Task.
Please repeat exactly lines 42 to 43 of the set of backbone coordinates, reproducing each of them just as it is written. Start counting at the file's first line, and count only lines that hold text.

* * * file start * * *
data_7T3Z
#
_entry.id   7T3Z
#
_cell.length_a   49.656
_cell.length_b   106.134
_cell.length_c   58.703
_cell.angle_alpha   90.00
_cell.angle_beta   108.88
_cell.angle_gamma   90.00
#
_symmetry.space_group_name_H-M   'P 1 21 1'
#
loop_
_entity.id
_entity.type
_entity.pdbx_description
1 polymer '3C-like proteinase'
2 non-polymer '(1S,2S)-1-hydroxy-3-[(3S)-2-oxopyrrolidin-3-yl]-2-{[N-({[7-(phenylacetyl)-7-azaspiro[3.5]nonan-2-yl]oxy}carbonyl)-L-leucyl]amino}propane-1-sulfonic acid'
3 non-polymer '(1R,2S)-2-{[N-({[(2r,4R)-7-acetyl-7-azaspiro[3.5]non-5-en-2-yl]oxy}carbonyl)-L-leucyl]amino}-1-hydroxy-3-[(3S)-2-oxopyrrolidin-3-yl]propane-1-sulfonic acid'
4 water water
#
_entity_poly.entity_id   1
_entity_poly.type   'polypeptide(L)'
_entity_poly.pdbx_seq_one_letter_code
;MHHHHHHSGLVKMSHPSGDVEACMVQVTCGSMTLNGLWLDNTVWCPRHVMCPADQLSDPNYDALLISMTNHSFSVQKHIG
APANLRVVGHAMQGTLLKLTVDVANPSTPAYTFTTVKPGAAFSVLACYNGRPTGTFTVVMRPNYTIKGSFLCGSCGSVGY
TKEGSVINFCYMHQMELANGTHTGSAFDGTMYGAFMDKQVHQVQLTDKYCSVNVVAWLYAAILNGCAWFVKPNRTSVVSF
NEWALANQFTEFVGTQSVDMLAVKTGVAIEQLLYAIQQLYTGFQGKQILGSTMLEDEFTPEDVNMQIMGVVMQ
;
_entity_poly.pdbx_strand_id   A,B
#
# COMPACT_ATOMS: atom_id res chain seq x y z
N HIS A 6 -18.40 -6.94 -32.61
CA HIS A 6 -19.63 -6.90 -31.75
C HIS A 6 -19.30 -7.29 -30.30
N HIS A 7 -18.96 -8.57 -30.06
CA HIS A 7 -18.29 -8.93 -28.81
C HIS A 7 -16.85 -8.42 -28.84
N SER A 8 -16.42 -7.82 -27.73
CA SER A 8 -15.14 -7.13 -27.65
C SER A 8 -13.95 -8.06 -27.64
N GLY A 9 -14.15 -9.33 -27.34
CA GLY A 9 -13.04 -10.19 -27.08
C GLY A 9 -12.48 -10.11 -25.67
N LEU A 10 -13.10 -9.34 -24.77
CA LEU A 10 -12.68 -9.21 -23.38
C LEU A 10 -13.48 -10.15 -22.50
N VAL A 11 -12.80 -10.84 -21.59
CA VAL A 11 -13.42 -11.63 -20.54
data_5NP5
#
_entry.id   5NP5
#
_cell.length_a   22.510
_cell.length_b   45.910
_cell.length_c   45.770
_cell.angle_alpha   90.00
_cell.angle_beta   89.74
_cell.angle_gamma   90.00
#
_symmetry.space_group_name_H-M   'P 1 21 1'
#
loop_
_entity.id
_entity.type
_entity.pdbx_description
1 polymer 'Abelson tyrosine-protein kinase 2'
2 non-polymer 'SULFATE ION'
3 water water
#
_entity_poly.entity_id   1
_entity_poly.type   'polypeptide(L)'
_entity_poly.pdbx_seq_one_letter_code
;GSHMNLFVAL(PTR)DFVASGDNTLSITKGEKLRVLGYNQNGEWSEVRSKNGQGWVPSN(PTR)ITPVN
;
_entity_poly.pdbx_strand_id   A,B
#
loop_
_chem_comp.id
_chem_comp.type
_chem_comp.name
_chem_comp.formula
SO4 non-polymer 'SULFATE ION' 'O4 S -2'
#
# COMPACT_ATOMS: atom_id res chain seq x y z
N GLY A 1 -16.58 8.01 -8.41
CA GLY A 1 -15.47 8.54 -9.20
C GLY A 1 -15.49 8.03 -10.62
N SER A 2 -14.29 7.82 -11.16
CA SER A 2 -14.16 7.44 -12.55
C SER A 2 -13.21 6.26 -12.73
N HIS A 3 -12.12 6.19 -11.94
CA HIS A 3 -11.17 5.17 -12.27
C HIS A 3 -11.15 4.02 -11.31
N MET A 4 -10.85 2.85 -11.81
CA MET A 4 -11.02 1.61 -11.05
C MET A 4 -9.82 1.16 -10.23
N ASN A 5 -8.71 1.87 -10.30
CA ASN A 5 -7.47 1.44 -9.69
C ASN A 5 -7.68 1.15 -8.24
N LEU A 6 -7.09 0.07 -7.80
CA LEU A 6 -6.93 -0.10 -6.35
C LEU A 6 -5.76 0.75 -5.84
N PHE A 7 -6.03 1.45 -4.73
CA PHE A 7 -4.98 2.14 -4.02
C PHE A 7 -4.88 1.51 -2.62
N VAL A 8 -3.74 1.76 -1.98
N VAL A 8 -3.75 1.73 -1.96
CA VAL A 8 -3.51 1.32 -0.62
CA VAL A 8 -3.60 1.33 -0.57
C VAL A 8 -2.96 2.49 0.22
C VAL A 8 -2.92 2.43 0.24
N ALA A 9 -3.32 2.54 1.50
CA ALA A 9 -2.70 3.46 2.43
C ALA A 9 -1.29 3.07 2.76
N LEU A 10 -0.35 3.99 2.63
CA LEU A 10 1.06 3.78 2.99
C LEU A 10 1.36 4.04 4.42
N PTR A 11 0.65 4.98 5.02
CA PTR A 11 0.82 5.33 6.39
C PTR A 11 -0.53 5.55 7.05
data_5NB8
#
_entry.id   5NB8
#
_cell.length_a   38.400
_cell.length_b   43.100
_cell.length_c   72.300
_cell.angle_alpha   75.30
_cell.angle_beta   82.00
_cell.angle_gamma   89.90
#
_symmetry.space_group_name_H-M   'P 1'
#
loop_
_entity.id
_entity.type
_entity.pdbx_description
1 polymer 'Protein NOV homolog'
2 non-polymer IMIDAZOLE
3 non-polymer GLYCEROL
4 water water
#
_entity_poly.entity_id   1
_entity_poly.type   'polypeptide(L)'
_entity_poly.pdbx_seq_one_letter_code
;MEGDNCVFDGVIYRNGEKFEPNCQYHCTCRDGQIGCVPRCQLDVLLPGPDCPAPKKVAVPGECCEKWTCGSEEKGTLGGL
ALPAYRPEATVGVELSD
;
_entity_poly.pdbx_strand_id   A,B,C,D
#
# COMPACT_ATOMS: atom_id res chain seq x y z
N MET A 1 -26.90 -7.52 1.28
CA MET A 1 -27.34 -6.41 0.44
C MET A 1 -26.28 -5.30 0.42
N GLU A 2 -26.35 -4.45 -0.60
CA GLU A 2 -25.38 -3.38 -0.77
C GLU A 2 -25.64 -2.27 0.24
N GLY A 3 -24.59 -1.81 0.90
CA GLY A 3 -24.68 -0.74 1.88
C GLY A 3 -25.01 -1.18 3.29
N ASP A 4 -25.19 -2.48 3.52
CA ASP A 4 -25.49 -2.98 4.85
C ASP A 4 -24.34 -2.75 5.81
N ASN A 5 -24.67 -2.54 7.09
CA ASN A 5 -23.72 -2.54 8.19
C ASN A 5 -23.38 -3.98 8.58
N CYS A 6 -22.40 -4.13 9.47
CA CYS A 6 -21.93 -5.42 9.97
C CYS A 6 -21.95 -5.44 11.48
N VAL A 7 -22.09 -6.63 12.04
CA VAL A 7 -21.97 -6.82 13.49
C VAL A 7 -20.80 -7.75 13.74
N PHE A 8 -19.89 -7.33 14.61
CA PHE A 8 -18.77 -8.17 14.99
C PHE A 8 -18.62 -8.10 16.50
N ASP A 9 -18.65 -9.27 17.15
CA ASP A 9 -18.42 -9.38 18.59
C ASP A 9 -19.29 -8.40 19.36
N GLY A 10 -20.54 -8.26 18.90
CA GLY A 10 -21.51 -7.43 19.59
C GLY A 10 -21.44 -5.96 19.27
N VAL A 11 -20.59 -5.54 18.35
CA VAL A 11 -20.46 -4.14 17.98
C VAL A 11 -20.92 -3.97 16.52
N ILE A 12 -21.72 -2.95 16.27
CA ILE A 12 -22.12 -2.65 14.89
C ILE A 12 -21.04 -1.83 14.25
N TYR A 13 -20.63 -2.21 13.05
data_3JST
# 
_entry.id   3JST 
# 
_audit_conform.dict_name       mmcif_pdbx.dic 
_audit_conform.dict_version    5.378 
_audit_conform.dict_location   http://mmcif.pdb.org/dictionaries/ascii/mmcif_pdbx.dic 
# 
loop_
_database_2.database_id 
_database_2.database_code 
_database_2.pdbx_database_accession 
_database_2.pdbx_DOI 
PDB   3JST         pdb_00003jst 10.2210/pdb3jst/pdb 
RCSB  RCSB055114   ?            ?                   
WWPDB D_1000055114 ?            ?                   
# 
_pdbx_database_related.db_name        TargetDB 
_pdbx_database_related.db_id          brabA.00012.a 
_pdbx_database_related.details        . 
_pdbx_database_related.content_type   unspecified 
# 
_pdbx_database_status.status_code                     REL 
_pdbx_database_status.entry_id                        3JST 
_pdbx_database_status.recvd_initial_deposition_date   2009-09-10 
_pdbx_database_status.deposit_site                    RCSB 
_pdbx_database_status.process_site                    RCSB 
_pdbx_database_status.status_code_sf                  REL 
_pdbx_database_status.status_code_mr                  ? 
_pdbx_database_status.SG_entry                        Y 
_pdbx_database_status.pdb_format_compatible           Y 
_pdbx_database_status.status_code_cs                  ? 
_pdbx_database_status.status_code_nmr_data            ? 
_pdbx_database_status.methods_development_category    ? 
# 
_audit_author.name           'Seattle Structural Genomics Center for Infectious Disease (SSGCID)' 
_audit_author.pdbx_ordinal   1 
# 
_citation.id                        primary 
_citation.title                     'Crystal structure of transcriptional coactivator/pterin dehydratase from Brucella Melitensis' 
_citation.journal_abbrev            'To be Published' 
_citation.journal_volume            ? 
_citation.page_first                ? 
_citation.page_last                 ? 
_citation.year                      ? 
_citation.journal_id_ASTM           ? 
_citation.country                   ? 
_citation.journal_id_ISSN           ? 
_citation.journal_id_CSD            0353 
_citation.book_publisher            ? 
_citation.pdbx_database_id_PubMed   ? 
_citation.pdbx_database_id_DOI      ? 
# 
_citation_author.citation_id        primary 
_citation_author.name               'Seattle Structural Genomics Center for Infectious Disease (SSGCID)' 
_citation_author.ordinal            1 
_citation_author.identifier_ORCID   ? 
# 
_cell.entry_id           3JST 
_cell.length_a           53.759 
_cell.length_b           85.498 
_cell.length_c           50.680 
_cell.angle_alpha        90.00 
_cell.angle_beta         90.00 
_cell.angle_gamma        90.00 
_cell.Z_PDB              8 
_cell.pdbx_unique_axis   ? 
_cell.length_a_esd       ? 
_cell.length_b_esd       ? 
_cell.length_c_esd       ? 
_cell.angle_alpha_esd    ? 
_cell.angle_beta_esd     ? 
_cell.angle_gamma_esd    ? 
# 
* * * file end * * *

C SER A 8 -13.95 -8.06 -27.64
N GLY A 9 -14.15 -9.33 -27.34